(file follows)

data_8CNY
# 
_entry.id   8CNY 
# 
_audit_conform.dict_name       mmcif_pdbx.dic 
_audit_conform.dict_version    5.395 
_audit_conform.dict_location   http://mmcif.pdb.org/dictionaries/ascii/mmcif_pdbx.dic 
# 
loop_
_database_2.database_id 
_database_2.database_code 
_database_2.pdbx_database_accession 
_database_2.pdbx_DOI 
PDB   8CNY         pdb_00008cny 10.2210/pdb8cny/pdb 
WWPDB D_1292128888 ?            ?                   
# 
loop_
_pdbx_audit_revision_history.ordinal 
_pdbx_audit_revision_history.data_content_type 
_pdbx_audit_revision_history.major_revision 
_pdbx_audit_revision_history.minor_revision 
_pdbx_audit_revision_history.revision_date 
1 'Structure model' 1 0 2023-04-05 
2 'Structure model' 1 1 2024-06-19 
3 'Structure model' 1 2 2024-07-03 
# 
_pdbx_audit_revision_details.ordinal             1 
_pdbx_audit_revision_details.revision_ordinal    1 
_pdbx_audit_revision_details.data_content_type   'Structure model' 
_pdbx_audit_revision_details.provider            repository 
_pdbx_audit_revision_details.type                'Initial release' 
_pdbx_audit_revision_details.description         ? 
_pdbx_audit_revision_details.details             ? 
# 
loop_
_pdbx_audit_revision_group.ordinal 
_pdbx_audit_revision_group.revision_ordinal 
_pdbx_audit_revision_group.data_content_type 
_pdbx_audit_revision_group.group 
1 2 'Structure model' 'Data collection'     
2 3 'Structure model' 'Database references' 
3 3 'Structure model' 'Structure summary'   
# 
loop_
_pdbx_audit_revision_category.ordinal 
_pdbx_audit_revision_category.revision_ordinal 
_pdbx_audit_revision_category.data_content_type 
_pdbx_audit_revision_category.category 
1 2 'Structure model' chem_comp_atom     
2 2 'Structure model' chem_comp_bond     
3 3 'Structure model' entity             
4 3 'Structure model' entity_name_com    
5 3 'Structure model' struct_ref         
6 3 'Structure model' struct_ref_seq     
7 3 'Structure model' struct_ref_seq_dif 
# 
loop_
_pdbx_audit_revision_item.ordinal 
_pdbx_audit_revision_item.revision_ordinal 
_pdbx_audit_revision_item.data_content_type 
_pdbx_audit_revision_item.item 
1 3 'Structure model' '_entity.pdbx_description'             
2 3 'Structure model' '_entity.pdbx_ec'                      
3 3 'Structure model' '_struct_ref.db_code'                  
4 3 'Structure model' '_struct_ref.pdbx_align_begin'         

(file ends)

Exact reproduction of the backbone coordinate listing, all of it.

data_8CNY
# 
_entry.id   8CNY 
# 
_audit_conform.dict_name       mmcif_pdbx.dic 
_audit_conform.dict_version    5.395 
_audit_conform.dict_location   http://mmcif.pdb.org/dictionaries/ascii/mmcif_pdbx.dic 
# 
loop_
_database_2.database_id 
_database_2.database_code 
_database_2.pdbx_database_accession 
_database_2.pdbx_DOI 
PDB   8CNY         pdb_00008cny 10.2210/pdb8cny/pdb 
WWPDB D_1292128888 ?            ?                   
# 
loop_
_pdbx_audit_revision_history.ordinal 
_pdbx_audit_revision_history.data_content_type 
_pdbx_audit_revision_history.major_revision 
_pdbx_audit_revision_history.minor_revision 
_pdbx_audit_revision_history.revision_date 
1 'Structure model' 1 0 2023-04-05 
2 'Structure model' 1 1 2024-06-19 
3 'Structure model' 1 2 2024-07-03 
# 
_pdbx_audit_revision_details.ordinal             1 
_pdbx_audit_revision_details.revision_ordinal    1 
_pdbx_audit_revision_details.data_content_type   'Structure model' 
_pdbx_audit_revision_details.provider            repository 
_pdbx_audit_revision_details.type                'Initial release' 
_pdbx_audit_revision_details.description         ? 
_pdbx_audit_revision_details.details             ? 
# 
loop_
_pdbx_audit_revision_group.ordinal 
_pdbx_audit_revision_group.revision_ordinal 
_pdbx_audit_revision_group.data_content_type 
_pdbx_audit_revision_group.group 
1 2 'Structure model' 'Data collection'     
2 3 'Structure model' 'Database references' 
3 3 'Structure model' 'Structure summary'   
# 
loop_
_pdbx_audit_revision_category.ordinal 
_pdbx_audit_revision_category.revision_ordinal 
_pdbx_audit_revision_category.data_content_type 
_pdbx_audit_revision_category.category 
1 2 'Structure model' chem_comp_atom     
2 2 'Structure model' chem_comp_bond     
3 3 'Structure model' entity             
4 3 'Structure model' entity_name_com    
5 3 'Structure model' struct_ref         
6 3 'Structure model' struct_ref_seq     
7 3 'Structure model' struct_ref_seq_dif 
# 
loop_
_pdbx_audit_revision_item.ordinal 
_pdbx_audit_revision_item.revision_ordinal 
_pdbx_audit_revision_item.data_content_type 
_pdbx_audit_revision_item.item 
1 3 'Structure model' '_entity.pdbx_description'             
2 3 'Structure model' '_entity.pdbx_ec'                      
3 3 'Structure model' '_struct_ref.db_code'                  
4 3 'Structure model' '_struct_ref.pdbx_align_begin'         